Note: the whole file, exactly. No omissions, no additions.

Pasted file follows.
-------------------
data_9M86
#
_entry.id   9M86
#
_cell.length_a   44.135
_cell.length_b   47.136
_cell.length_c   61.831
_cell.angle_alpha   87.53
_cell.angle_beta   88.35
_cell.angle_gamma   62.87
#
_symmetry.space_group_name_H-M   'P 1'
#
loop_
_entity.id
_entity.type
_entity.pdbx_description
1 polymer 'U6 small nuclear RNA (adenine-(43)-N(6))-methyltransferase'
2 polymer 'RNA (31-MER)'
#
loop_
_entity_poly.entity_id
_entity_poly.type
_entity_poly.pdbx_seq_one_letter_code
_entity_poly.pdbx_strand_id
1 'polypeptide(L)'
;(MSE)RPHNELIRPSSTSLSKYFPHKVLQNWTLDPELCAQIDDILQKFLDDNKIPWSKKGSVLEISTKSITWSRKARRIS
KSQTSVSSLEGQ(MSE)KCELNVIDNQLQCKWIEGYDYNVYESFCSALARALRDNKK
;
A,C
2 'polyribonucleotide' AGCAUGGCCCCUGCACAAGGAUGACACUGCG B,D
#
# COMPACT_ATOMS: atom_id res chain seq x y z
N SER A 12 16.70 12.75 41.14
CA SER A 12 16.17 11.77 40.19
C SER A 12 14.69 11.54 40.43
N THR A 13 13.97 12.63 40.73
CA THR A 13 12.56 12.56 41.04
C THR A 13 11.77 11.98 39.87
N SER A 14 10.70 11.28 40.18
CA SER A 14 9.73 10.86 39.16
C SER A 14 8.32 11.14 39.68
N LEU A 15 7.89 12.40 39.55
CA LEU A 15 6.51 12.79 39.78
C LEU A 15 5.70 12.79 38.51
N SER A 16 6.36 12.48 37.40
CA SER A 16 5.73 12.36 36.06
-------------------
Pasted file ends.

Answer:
data_9M86
#
_entry.id   9M86
#
_cell.length_a   44.135
_cell.length_b   47.136
_cell.length_c   61.831
_cell.angle_alpha   87.53
_cell.angle_beta   88.35
_cell.angle_gamma   62.87
#
_symmetry.space_group_name_H-M   'P 1'
#
loop_
_entity.id
_entity.type
_entity.pdbx_description
1 polymer 'U6 small nuclear RNA (adenine-(43)-N(6))-methyltransferase'
2 polymer 'RNA (31-MER)'
#
loop_
_entity_poly.entity_id
_entity_poly.type
_entity_poly.pdbx_seq_one_letter_code
_entity_poly.pdbx_strand_id
1 'polypeptide(L)'
;(MSE)RPHNELIRPSSTSLSKYFPHKVLQNWTLDPELCAQIDDILQKFLDDNKIPWSKKGSVLEISTKSITWSRKARRIS
KSQTSVSSLEGQ(MSE)KCELNVIDNQLQCKWIEGYDYNVYESFCSALARALRDNKK
;
A,C
2 'polyribonucleotide' AGCAUGGCCCCUGCACAAGGAUGACACUGCG B,D
#
# COMPACT_ATOMS: atom_id res chain seq x y z
N SER A 12 16.70 12.75 41.14
CA SER A 12 16.17 11.77 40.19
C SER A 12 14.69 11.54 40.43
N THR A 13 13.97 12.63 40.73
CA THR A 13 12.56 12.56 41.04
C THR A 13 11.77 11.98 39.87
N SER A 14 10.70 11.28 40.18
CA SER A 14 9.73 10.86 39.16
C SER A 14 8.32 11.14 39.68
N LEU A 15 7.89 12.40 39.55
CA LEU A 15 6.51 12.79 39.78
C LEU A 15 5.70 12.79 38.51
N SER A 16 6.36 12.48 37.40
CA SER A 16 5.73 12.36 36.06